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Old 02-27-2012, 03:24 PM   #11 (permalink)
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wallace - '98 landrover 300tdi defender 110 hard top
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thanks for the graph, can't pretend to understand it tho', what are the small numbers on the graph ie 197 & 210. the left side is that turbo pressure? ie at full chat it uses 197 thinggies, and at .5 bar it uses 230 of them all at about 1500-1800 rpm? also what are the dotted orange lines, pleaese explain to an idiot

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Old 03-01-2012, 08:51 AM   #12 (permalink)
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Well, BMEP, the vertical axis basically corresponds to torque, and the numbers are how much fuel is needed to produce a certain amount of physical work. (Lower is better)

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Old 03-01-2012, 03:32 PM   #13 (permalink)
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Originally Posted by yostumpy View Post
thanks for the graph, can't pretend to understand it tho', what are the small numbers on the graph ie 197 & 210. the left side is that turbo pressure? ie at full chat it uses 197 thinggies, and at .5 bar it uses 230 of them all at about 1500-1800 rpm? also what are the dotted orange lines, pleaese explain to an idiot
Hi yostumpy,
To expand on what jakobnev said. I've annotated the graph.

This isn't your engine, obviously, but your Rover's graph might look about the same.
The orange arcs are approximately constant power curves. The top curve is about 30 kW.
The left scale - bmep, stands for brake mean effective pressure - is the pressure in the cylinder pushing on the piston that can be used to move the car. 1 Bar is 100 kPa.
The little numbers are the efficiency given in grams of Diesel fuel per kW hr. Lower numbers = less fuel is better. The curvy lines that go through the numbers are the points with that efficiency.

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Last edited by mort; 03-01-2012 at 04:53 PM..
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Old 03-01-2012, 05:45 PM   #14 (permalink)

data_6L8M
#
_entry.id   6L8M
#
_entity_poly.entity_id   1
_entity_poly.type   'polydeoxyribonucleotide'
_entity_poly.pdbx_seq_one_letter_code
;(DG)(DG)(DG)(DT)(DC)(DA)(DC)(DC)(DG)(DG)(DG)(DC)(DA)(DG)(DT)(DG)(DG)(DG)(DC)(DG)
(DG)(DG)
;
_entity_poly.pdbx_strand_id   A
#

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Ok, thanks Mort. So , to recap, the 'correct' way to accelerate a turbo deisel, is the total opposite to that of a petrol engine with a vacuum gauge fitted. ie, short hard burst up to 1800rpm, as opposed to gentle , low vacuum throttle opening. I've been trying it for a couple of days now , but it does feel totally 'against the grain' to 'mash the peddle'. still been doing a fair bit of coasting, but the permanant 4x4 system on the land rover, takes a lot out energy out of the free ride. Getting a more used to it tho' and i'm using the kill switch I fitted at the weekend, a lights junctions etc..
As an aside, note to mods from a newby, as deisel and petrol are so very different, how about a seperate section as a 'one stop shop' for the dino boys,as some of the methods cant apply to deisels. You see i'm having difficulty in understanding exactly how a turbo deisel works. I've searched the forum and gone back 5 pages already. I keep thinking that when I plant my foot hard on the peddle,i'm pumping in loads of extra fuel thats going to flood the engine, but i begining to realise thats not true. i've always been quite easy on the peddle. If my mpg plummets this time, then its wrong for my truck, and I'll return to my old way. if its the same, I'll still return to the old way as I feel I'm being easier on my truck. if you know what I mean.
Cant wait for my first fill up, hope i'm not in 'negative equity'
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Old 03-01-2012, 06:24 PM   #15 (permalink)
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have been told by truck drivers that the proper way to drive a TD is to be light on the fuel feed. he was adamant about not calling it as throttle seeing as it was not a throttle.

of course this was for driving large semi trucks where power to weight ratios are rather horrible. he said that flooring it meant using lots more fuel for barely measurable increases in acceleration rates. perhaps with a smaller vehicle the gain in acceleration is worth the increase in fuel feed rate.

btw, i was under the impression that modern FI gassers did better with a heavy foot and short shifting. the reason being that fuel/air ratios remain constant even under heavy throttle.
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Old 03-02-2012, 08:49 AM   #16 (permalink)
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I accelerate my 3300-kg, 5.9L turbodiesel truck quite easily. Shift at 1,500-rpm or a touch lower (peak torque at 1,400-rpm, IIRC). Even with a trailer weighing somewhat more I don't find that harder acceleration is beneficial. On big trucks (lorrys) we don't ever give it more throttle than necessary to get to the next gear. "Rhythm" is what matters. Consistency. On those 10 thru 18 speed transmissions one would look up and learn (then practice) progressive shifting. Think of it as learning to waltz.

As a general rule-of-thumb, the highest gear at the lowest rpm is the best choice. So long as the truck does not "lug" one has made the best choice (especially on grades: don't downshift too soon).

So, "it" isn't about the throttle, but about the transmission gear. The single importance of the throttle is that it moves me between gears. And the gear choice is everything. I barely "use" the throttle, IOW.